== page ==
In the official NewsOne / BlackPlanet.com poll, seventy percent of African-Americans say they “love” their father. With over 2,500 respondents, 11 percent said they “hate him” and 19 percent said they never knew him.
Those numbers might seem surprising given the reportedly bleak state of the Black family in the United States. On Father’s Day last year, then-Senator Barack Obama pointed out the problems:
“If we’re honest with ourselves we’ll admit that too many fathers are … missing. Too many fathers are MIA. Too many fathers are AWOL, missing from too many lives and too many homes. They’ve abandoned their responsibilities. They’re acting like boys instead of men, and the foundations of our family have suffered because of it. You and I know this is true everywhere, but nowhere is it more true than in the African-American community.”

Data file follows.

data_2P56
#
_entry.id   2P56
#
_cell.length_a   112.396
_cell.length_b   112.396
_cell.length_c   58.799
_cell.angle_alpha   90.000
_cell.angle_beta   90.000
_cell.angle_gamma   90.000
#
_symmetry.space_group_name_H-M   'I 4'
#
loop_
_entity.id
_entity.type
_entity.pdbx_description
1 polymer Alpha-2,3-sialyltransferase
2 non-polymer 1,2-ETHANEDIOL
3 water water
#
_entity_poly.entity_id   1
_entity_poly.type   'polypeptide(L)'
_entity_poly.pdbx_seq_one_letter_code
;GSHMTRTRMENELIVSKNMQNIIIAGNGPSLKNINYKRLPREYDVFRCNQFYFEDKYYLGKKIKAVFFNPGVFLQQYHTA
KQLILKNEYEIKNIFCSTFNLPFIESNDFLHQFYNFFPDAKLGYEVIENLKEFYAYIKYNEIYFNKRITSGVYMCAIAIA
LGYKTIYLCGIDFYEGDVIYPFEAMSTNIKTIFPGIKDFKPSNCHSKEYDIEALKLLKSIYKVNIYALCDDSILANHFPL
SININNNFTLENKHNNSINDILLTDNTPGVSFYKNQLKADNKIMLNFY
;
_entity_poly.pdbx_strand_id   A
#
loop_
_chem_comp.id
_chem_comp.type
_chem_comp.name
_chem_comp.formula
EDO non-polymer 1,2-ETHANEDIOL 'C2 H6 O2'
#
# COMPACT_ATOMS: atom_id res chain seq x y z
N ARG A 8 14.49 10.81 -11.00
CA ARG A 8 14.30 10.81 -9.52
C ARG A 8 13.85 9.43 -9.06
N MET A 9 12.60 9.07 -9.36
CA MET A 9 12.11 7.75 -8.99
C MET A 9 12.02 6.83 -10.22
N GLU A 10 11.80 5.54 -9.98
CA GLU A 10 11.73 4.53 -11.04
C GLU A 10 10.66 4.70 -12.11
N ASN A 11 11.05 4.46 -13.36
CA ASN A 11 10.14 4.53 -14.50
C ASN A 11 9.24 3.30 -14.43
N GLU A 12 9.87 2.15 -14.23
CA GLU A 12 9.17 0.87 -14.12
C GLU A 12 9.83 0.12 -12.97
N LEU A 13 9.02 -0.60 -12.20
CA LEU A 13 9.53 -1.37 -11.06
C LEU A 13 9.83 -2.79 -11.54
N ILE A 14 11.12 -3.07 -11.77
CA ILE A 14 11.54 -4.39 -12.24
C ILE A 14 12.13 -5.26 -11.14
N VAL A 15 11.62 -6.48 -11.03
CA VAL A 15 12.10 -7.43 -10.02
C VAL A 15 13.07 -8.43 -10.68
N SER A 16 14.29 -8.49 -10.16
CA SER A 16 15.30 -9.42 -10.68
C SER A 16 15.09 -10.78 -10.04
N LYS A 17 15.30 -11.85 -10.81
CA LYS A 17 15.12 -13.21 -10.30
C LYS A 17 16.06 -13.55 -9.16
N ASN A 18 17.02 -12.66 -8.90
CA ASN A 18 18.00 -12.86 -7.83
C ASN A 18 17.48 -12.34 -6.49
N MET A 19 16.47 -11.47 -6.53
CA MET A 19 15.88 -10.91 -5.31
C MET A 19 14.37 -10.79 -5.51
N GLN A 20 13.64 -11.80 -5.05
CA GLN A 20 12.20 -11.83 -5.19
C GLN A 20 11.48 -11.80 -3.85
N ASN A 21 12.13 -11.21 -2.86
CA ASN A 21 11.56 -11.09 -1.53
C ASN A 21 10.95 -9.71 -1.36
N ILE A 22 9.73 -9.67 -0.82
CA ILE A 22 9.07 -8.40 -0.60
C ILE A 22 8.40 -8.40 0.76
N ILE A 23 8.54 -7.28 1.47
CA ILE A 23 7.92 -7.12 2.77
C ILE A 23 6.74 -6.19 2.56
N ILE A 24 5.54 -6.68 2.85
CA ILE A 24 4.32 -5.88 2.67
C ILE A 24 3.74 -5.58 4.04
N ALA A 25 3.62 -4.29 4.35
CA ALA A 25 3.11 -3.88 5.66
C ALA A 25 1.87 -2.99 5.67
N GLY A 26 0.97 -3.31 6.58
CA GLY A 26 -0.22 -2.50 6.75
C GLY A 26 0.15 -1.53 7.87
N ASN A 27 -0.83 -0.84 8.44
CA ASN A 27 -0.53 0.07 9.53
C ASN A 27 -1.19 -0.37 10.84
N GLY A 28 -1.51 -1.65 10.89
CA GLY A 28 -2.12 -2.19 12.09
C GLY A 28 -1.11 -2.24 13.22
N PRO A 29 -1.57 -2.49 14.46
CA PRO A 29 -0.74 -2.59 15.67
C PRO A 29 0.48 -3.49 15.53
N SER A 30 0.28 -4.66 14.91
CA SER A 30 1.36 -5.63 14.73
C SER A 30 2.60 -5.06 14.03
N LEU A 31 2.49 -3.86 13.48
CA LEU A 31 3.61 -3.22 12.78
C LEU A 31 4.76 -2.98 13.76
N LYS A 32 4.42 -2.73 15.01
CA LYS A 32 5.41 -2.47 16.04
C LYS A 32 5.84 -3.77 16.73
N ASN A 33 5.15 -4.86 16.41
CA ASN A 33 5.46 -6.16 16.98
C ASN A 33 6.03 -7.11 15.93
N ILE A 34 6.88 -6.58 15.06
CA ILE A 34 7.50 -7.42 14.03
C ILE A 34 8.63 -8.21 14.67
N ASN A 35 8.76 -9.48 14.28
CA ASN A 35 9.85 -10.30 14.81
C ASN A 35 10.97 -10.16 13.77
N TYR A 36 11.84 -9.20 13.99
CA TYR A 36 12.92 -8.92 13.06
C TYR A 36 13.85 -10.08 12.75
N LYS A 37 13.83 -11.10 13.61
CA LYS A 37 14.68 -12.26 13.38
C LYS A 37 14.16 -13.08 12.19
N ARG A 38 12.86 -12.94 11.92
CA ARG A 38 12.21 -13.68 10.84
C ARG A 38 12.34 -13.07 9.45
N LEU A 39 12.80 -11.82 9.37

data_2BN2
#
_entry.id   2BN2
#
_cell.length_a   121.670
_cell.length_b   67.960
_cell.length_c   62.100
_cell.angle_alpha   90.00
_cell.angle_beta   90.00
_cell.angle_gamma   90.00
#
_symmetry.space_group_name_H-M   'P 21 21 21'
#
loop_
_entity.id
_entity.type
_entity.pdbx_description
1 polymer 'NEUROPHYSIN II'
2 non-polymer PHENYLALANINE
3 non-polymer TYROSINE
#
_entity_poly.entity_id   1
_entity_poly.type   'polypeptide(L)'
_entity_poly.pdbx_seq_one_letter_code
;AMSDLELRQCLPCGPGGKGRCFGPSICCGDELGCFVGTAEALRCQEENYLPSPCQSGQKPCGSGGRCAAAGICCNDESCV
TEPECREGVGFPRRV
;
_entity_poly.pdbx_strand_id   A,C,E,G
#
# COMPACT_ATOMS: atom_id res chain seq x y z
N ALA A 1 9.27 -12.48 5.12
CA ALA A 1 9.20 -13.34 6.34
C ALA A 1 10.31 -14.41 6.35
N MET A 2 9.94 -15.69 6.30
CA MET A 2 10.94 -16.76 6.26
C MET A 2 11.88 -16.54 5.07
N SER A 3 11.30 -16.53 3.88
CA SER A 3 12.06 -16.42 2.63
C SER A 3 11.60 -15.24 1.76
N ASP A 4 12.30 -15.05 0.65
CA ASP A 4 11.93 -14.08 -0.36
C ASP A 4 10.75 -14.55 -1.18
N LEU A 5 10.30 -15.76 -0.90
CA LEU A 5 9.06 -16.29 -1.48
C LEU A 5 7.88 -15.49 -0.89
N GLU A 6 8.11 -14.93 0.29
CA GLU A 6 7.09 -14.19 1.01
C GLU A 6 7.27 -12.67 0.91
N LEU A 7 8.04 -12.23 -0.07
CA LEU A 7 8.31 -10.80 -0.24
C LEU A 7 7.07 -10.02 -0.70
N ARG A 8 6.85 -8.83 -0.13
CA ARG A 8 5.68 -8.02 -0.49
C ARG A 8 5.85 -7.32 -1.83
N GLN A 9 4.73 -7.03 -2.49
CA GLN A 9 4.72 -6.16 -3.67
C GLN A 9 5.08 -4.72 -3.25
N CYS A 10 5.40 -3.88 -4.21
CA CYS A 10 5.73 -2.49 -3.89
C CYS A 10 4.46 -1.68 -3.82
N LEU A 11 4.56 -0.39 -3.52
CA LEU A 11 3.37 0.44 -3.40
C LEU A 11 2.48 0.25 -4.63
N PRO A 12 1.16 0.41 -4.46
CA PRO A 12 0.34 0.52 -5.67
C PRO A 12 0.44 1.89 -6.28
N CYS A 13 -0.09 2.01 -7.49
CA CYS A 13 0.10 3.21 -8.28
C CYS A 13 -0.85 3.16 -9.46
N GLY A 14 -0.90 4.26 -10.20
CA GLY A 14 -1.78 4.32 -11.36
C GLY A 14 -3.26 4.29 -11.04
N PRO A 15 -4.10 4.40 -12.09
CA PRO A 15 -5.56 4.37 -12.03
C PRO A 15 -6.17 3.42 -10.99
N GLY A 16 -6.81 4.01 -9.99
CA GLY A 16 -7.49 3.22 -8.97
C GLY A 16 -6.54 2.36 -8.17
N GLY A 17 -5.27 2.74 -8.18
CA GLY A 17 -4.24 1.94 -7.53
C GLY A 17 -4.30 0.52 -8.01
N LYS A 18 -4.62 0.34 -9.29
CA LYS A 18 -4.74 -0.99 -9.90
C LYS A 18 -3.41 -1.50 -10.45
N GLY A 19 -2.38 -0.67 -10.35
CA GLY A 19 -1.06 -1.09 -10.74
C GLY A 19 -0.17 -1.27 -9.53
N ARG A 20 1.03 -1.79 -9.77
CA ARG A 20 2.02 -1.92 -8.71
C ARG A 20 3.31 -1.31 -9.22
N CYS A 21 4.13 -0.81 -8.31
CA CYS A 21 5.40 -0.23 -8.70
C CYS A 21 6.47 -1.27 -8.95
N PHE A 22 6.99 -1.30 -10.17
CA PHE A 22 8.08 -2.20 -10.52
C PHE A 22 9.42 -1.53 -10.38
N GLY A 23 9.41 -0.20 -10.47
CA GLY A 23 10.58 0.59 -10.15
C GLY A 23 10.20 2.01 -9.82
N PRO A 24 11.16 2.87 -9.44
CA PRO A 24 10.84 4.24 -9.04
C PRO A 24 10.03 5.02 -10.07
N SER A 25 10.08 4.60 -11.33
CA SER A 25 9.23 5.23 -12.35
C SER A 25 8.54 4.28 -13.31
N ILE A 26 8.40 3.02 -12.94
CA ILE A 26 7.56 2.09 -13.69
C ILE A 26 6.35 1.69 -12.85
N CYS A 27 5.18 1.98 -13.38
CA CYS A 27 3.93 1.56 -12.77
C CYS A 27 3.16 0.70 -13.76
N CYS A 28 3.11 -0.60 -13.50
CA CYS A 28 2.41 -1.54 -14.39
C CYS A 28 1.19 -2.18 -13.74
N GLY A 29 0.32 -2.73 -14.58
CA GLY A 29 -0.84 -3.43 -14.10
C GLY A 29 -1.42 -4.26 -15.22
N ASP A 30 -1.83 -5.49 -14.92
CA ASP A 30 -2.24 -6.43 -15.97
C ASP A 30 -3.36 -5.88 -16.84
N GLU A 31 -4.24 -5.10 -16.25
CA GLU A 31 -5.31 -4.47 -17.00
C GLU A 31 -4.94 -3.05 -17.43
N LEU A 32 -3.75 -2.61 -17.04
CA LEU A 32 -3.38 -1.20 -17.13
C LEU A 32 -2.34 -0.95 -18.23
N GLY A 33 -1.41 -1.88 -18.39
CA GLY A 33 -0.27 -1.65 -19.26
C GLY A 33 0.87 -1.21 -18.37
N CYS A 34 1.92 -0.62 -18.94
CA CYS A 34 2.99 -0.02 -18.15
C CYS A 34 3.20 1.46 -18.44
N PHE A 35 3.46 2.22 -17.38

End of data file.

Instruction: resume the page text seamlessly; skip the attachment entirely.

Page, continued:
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Indeed, 56 percent of Black households are headed by single parents, according to data the U.S. Census Bureau collected in 2006. 91 percent of those single parents are mothers. Across all races, there are 18 million children in the U.S. living apart from their fathers, 34 percent of whom told the National Fatherhood Initiative that they don’t know their biological fathers at all.
But even though African-American families are often headed by single mothers, the Philadelphia Inquirer reported on research that showed that, “African American fathers, more than any other group, are more likely to maintain lasting relationships with their children when they don’t live with them.”
Perhaps that bit of good news, amid all the bad press African-American fathers get, is the reason why 70 percent of African-Americans say they love their dads.